The start of 2021 was also not quite encouraging for the 29-year-old. Marsh traveled to New Zealand for the five-match T20I series. After a promising start to the tour, scoring 45 from 33 balls, things once again fell apart for the right-hander. He was batting at number seven behind Ashton Agar and aggregated 22 runs over the next four matches.

It looked like it was time for another hard grind in the domestic arena. But the withdrawal of some senior players like David Warner, Steve Smith and Marcus Stoinis paved the way for his selection in the squad for the tour to the Caribbean.

Caribbean tour and change of fortunes

Mitchell Marsh has been nothing short of a revelation at the number three spot
Mitchell Marsh has been nothing short of a revelation at the number three spot

In a T20I career that started in 2011 against South Africa, Mitchell Marsh played just 20 international matches in the shortest format in 10 years before embarking on a trip to the Caribbean. Initially, it seemed nothing more than a stop-gap replacement for Marcus Stoinis, who is expected to return to the squad for the World T20 later this year.

When Australia coach Justin Langer revealed that Marsh was going to bat at number three, there was no shortage of skeptics. Langer lauded the kind of power that the Western Australian generates and wanted to use him as an enforcer in that pivotal spot.

Mitchell Marsh was quick to prove his coach right. He adapted to the new batting position like a fish to water. In a series where the Australian batting unit failed to fire until the fourth T20I, he stood tall like a lone beam of light.

Marsh has tormented the West Indian bowlers right through the series. He was yet to score a half-century before the series. He now has three from just four matches. More importantly, Marsh has donned the role of the enforcer to perfection, treating both pacers and spinners with disdain and scoring at a rate of 147.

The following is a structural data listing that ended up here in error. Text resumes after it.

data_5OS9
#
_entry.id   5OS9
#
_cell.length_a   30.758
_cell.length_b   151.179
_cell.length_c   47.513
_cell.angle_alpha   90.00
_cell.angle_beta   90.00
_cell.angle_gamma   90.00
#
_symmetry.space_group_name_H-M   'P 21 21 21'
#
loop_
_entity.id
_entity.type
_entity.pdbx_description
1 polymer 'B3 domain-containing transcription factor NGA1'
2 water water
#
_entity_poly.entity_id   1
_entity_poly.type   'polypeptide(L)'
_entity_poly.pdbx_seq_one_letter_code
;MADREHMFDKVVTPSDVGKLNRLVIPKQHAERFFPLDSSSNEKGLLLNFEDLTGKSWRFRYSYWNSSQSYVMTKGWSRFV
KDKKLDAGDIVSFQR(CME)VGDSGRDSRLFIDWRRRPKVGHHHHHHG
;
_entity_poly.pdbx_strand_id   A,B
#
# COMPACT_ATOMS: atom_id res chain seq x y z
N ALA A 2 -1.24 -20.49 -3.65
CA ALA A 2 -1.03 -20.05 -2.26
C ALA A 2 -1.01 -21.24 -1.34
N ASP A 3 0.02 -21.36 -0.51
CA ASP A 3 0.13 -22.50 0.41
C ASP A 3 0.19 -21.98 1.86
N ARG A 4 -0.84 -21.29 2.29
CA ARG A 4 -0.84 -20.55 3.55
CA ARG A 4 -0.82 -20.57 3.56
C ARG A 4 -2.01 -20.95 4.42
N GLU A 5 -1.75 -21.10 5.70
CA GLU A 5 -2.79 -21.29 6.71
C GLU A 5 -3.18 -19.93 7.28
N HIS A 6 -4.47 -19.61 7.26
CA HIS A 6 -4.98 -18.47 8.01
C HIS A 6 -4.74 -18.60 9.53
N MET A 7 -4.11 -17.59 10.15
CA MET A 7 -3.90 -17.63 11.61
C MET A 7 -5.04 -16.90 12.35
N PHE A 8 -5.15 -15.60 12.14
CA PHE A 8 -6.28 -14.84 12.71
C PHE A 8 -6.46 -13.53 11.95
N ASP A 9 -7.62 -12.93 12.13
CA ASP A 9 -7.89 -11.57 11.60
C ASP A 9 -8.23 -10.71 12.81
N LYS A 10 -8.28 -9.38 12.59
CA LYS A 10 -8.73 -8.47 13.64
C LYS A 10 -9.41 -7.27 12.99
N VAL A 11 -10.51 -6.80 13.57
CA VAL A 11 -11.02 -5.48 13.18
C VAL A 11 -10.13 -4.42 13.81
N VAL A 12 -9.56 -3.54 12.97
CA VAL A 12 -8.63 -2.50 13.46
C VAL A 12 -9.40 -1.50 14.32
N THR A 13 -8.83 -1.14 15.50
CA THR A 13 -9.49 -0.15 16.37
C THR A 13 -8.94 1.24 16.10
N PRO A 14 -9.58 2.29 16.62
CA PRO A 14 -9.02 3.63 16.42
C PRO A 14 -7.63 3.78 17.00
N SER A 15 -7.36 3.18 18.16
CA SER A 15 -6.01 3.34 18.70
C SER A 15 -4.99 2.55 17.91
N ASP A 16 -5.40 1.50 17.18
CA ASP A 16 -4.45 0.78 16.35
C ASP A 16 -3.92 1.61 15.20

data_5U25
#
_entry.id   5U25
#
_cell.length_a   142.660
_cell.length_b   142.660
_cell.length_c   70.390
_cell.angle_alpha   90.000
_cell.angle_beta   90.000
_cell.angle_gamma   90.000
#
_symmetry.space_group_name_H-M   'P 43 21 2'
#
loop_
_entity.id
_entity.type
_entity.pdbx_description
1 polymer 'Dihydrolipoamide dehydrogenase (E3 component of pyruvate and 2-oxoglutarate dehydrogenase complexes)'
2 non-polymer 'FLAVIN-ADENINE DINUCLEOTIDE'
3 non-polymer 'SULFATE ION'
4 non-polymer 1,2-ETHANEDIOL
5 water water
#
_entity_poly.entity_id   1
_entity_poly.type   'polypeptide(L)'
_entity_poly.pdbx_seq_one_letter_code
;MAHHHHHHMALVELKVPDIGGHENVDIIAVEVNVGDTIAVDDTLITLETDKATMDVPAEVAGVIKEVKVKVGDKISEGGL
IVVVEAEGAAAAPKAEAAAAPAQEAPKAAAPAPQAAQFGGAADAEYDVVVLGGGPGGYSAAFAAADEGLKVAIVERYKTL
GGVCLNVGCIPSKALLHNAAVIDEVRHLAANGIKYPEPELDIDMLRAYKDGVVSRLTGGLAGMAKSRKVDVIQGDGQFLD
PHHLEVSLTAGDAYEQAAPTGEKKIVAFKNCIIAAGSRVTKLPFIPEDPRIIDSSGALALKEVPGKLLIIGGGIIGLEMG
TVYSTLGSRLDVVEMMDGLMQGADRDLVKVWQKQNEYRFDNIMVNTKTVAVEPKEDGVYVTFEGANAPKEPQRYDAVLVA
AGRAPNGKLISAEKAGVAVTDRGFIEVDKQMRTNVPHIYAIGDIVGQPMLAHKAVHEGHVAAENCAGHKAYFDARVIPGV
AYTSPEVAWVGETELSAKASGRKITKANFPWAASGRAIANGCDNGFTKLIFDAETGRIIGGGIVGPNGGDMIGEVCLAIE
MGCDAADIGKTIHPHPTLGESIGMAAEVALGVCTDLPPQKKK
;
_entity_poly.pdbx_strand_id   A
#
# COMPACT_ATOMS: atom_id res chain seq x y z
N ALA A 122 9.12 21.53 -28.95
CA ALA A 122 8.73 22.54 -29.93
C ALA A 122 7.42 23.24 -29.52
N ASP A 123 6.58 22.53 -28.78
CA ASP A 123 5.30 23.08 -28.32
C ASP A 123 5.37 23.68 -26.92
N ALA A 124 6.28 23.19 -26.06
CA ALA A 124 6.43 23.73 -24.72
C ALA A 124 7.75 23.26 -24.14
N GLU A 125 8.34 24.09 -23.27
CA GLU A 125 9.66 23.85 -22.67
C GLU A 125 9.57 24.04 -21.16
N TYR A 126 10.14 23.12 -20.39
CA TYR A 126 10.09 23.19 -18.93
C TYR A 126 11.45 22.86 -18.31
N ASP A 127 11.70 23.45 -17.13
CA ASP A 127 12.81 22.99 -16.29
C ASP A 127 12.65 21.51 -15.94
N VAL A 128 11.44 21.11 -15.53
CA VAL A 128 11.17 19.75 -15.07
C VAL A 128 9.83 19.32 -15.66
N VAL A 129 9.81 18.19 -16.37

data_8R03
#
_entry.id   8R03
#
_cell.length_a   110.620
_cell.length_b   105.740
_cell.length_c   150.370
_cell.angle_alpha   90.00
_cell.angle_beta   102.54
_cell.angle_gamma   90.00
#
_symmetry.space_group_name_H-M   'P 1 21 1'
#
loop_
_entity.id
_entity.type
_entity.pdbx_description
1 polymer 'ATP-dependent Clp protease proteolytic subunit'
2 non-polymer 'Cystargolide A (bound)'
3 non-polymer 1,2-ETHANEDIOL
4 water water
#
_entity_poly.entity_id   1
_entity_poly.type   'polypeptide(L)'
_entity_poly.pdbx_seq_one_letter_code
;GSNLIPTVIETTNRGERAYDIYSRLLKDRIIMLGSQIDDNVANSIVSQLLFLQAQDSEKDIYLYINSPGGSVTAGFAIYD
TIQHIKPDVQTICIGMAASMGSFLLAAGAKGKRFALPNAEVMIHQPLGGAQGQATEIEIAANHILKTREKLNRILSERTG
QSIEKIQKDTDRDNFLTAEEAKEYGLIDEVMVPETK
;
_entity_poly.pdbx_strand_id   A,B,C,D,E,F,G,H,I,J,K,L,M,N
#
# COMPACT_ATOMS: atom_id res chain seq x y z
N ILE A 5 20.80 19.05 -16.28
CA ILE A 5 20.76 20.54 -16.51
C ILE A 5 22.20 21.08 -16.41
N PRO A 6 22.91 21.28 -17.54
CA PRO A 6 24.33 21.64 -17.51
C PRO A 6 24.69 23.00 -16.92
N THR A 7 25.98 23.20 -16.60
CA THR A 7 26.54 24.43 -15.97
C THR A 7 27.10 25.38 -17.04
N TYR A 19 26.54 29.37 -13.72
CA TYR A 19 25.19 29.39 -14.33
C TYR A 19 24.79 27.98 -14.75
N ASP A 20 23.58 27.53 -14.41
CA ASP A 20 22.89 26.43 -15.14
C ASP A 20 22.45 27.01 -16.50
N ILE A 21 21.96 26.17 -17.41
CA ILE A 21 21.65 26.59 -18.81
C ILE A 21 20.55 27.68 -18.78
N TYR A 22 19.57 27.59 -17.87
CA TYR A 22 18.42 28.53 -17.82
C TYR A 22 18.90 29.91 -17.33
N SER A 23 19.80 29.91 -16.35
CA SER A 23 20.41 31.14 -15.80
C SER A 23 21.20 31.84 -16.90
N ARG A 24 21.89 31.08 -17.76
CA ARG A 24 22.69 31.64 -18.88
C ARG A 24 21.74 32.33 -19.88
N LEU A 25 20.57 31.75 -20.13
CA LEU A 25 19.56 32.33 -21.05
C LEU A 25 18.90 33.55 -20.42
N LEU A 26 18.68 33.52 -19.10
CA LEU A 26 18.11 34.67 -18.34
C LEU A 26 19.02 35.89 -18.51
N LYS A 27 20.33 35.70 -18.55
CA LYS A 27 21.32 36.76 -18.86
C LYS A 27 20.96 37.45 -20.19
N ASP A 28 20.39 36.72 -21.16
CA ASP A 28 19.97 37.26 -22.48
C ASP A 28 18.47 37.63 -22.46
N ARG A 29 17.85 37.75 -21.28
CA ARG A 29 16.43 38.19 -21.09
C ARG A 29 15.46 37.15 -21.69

The rise of Mitchell Marsh, the match-winner

From a time when Mitchell Marsh was totally out of the picture in the World T20 scheme of things, Australia are suddenly focusing on him as an able replacement for Steve Smith in that number three spot.

Smith, who is currently nursing an elbow injury, has said he will not rush his comeback, keeping the upcoming Ashes series in mind. Marsh’s performance will certainly give some relief to the Australian selectors about the conundrum of risking Steve Smith for the World T20.

If he indeed becomes part of the World Cup squad, Mitchell Marsh could potentially be the most important cog in the wheel for the Australian side. In addition to the role of an enforcer at the top of the order, the overs that he can bowl could be vital as well.

From a time when the Australians had divided opinion about Marsh, the tide might just have turned for him with the fans loading him up with their baggage of hope.